Authentic leadership and the required mindset for asking these crucial questions are in many ways two sides of the same coin. Both require leaders to be aware and present, both emotionally and intellectually. The questions serve as tools that allow these leadership traits to manifest practically, offering a path for the leader and their team to grow together. By aligning your mindset with the principles of authentic leadership, you're not just checking off a managerial to-do list; you're taking steps to cultivate a culture where everyone — including yourself — can thrive.

The 10 Questions Every Leader Should Ask

1. What is your vision for your role within the team? This question allows you to understand how each team member sees their future in the organization, ensuring that their aspirations align with team and company goals.

2. How can I better support you in achieving your goals? Empower your team members by asking them what they need to excel. This can range from resources, training, or even simple emotional support.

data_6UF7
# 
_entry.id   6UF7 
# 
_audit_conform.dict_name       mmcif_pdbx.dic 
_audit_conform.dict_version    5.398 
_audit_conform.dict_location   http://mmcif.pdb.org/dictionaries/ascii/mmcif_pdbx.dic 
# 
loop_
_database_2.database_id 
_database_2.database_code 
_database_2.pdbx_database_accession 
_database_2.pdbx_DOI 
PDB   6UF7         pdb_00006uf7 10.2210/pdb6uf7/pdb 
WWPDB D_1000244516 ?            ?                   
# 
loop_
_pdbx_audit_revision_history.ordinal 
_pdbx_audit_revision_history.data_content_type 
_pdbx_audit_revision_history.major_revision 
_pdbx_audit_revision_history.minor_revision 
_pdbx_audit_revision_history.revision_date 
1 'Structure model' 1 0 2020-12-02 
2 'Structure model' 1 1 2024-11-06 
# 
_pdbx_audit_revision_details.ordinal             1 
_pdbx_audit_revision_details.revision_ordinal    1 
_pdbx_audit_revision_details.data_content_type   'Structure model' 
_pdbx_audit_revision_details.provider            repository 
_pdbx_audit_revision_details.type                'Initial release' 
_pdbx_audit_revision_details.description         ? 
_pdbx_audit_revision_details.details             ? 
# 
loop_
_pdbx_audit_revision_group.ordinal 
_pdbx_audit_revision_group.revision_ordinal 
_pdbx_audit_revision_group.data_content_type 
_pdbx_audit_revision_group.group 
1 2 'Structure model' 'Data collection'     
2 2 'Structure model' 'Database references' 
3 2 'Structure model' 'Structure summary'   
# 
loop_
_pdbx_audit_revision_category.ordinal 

3. Is there a challenge you're currently facing that you'd like help with? Identifying obstacles early can prevent minor issues from escalating into significant problems.

4. What's working well, and what could be improved? By asking this question, you encourage a culture of continuous improvement and show that you value both positive and constructive feedback.

5. Do you have any ideas for new initiatives or improvements? Invite innovation. This question makes team members feel valued and heard, fostering a culture of collaboration and ingenuity.

6. How do you feel about the team's current direction? Understanding team morale is critical for course correction and forward momentum.